The Monarch team announced yesterday (Thursday) that Hoar Construction has been hired as its new contractor, and construction is expected to be completed in mid-2023.
Activity at The Monarch is visible once again, with Hoar Construction starting to work on the building’s site, including pouring concrete for a parking garage, that will continue throughout the summer. A crane to start building vertically will be erect by the end of the summer, according to a spokesperson for Monarch.
The building is set to be over 250 feet tall with 101 condos inside. It is part of the Arbor Row mixed-use development being built near Tysons Galleria.
A sale gallery for The Monarch is located at 1650 Tysons Blvd Suite 905 and is open on Friday and Saturday from 11-5 p.m. and by appointment. For more information or appoints call 703-734-2020 or visit their website.
Lucid Motors, an American luxury electric vehicle company, is looking to open a store and service center in Tysons Galleria.
The company has filed plans with Fairfax County for a store, vehicle service, and delivery center in the lower level of the former Macy’s building. The filing comes less than a year after Lucid announced it would open a studio in Tysons Corner Center.
Tesla’s major rival is eyeing 27,642 square feet in the northern portion of the vacated Macy’s site. It envisions a glassy, contemporary showroom with the delivery and service center tucked away so it would not be visible from public streets.
“This will be the first service and delivery center for Lucid in the metropolitan Washington D.C. area,” Walsh, Colucci, Lubeley & Walsh P.C. attorney Elizabeth Baker said in the filing. “The proposed use will bring a new exciting business to the Tysons area and help diversify uses in Tysons Galleria.”
Lucid Motors’ Tysons Galleria location will include a “store” with a few display cars and a vehicle service area. Customers can configure their cars and “experience a new Lucid vehicle virtually as well as in person,” according to Baker.
Cars will come to the location wrapped in a protective film that will be removed onsite, where the vehicles can be detailed and configured to customers’ desires. The nearby parking garage will store up to 40 vehicles.
Last September, the company unveiled its flagship “post-luxury” vehicle, Lucid Air, advertising it as tailored to “progressive buyers” who value sustainability, design, and technical innovation as much as quality and craftsmanship.
— Lucid Motors (@LucidMotors) April 21, 2021
Baker said that servicing electric vehicles will be possible in the former Macy’s store because the process is “dramatically different from typical combustion-engine maintenance and service.”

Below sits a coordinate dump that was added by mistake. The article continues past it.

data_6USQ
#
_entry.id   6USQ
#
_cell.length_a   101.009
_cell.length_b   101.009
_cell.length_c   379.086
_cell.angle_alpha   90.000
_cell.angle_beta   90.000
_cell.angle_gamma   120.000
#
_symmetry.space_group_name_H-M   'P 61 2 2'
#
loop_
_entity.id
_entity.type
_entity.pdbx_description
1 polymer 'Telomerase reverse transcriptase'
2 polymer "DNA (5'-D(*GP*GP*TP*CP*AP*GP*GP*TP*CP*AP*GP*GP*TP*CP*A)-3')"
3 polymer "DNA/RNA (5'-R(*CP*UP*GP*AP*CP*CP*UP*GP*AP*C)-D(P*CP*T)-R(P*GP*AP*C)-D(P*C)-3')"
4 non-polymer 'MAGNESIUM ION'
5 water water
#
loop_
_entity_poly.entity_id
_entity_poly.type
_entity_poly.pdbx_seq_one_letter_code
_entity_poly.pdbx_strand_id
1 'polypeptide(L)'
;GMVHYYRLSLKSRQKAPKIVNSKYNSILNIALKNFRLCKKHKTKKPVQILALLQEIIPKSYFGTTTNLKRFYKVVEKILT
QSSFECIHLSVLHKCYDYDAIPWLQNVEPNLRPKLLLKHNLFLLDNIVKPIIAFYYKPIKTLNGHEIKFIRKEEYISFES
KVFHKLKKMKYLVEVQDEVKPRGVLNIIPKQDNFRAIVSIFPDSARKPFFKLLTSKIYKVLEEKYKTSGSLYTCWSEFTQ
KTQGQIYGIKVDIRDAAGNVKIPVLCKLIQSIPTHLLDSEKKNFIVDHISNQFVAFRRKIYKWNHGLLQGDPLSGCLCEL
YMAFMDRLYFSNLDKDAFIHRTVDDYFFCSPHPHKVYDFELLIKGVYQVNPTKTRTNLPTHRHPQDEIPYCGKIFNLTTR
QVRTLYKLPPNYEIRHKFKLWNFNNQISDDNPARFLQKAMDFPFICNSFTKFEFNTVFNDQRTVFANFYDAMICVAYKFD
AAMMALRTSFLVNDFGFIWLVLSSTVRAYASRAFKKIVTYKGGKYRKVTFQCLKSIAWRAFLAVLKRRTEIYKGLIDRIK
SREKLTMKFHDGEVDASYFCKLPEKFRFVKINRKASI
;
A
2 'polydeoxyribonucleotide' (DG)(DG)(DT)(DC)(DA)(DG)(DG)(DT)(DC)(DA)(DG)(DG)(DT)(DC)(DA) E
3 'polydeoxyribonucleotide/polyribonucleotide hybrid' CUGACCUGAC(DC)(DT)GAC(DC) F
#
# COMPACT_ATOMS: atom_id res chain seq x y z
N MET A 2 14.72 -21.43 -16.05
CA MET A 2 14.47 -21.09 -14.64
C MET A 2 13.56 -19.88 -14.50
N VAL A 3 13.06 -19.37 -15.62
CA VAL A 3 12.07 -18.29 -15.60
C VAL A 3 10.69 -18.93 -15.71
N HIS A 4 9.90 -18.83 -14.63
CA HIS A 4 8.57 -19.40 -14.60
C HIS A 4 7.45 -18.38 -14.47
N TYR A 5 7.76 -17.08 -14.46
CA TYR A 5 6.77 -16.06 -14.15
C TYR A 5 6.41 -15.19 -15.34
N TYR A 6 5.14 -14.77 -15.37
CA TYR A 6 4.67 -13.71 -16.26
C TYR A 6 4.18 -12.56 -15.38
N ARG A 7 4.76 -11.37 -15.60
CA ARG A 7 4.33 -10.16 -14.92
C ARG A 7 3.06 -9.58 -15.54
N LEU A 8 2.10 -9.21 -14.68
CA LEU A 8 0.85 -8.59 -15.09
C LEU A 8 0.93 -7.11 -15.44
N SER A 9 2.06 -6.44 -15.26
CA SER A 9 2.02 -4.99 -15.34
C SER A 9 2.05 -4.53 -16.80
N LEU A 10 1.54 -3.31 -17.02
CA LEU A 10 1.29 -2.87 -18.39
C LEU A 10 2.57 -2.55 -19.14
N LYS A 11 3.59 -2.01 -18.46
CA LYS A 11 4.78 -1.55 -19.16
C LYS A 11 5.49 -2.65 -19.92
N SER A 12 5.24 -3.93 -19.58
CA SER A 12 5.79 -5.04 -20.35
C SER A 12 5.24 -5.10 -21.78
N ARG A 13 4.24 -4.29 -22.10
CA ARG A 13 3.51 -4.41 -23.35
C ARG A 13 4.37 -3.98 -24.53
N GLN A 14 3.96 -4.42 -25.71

“There is no vehicle exhaust and the amount of hazardous materials used in EVs and their service is substantially reduced by comparison,” she said.
Since Macy’s closed in 2018, the applicant has been renovating and re-tenanting the Macy’s building, Baker said.
“The former Macy’s building has been thoughtfully redesigned to incorporate the new business within the existing building with minimal impact, and will complement other existing and future businesses,” she said.
Public hearings on Lucid Motors’ special exception request are tentatively set to take place before the Fairfax County Planning Commission and Board of Supervisors this fall.
Photos courtesy Fairfax County
Construction on the new Bowlero that will occupy part of the shuttered Macy’s in Tysons Galleria is scheduled to commence around next Monday (March 29), a spokesperson tells Tysons Reporter.
Bowlero Senior Public Relations Manager Jillian Laufer says the bowling alley operator hopes to finish construction in late November.
This will be Bowlero’s fifth location in the D.C. area. The company currently operates venues in Arlington, Bethesda, Centreville, and most recently, Annandale, which had its grand opening in February 2020.
“Tysons Galleria is situated in one of the country’s most well established and affluent markets, and we saw an underrepresentation of family fun options in the community,” Laufer said. “Bowlero is a one-stop entertainment destination for all ages complete with signature blacklight bowling, interactive arcade games, and extensive food and beverage offerings which make it a great fit for Tysons Galleria.”
The Washington Business Journal first reported Bowlero’s plans to move into the former Macy’s at Tysons Galleria in January.
The space has been vacant since the clothing store closed in 2019, as Tysons Galleria owner Brookfield Properties has been working to redevelop the 300,000 square-foot, three-floor building so that it can accommodate multiple tenants.
According to the Washington Business Journal, Apple, Tiffany & Co., Balducci’s, and iPic Theaters have all been in discussions about potentially getting space in the converted building, but Brookfield has not released any new information about those plans.
The new Bowlero will occupy 39,851 square feet on the first floor of the former Macy’s, and it will feature 36 bowling lanes, along with arcade games, a full-service kitchen, and a sports bar, the Washington Business Journal reported.
Bowlero has applied for licenses to serve wine and beer on its premises and to have a mixed beverage restaurant with a capacity of up to 100 seats. Virginia Alcoholic Beverage Control Authority records indicate that its applications have been pending since Feb. 22.
Photo courtesy Bowlero
A new store that specializes in eco-friendly custom furniture will open its doors at Tysons Galleria on Monday (Feb. 1).
Whom will be located in Suite 1126 on 2001 International Dr. Its operating hours will be 11 a.m.-7 p.m. on Mondays through Thursdays, 11 a.m.-8 p.m. on Fridays and Saturdays, and 12-6 p.m. on Sundays.
This will be Whom’s second brick-and-mortar location after the flagship store opened in Los Angeles, Calif., last year.
“We’re eager to expand our showroom concept on the East Coast and have found a great partnership with [Tysons Galleria owner and manager] Brookfield Properties,” Whom CEO and founder Jonathan Bass said.
It is a division of the furniture design company Innova Luxury Group Inc. and the manufacturer PTM Images, which owns and operates a 300,000 square-foot factory in Mexico that produces all of the furniture sold by Whom.
Whom consists of a showroom where customers can browse home furniture and decor that they can then order custom-made. The company says it uses sustainable hardwood, materials from recycled polystyrene pulled from the ocean, and non-toxic paints and finishes. It also offers more than 50 easy-to-clean fabrics.
“Our customer is not only concerned about the initial impact their purchase makes, but the subsequent impact of landfilling their home products,” Bass said. “Consumers increasingly want furniture that will last longer, so they don’t need to replace it as often due to the effects on the environment.”
Photo courtesy Whom Home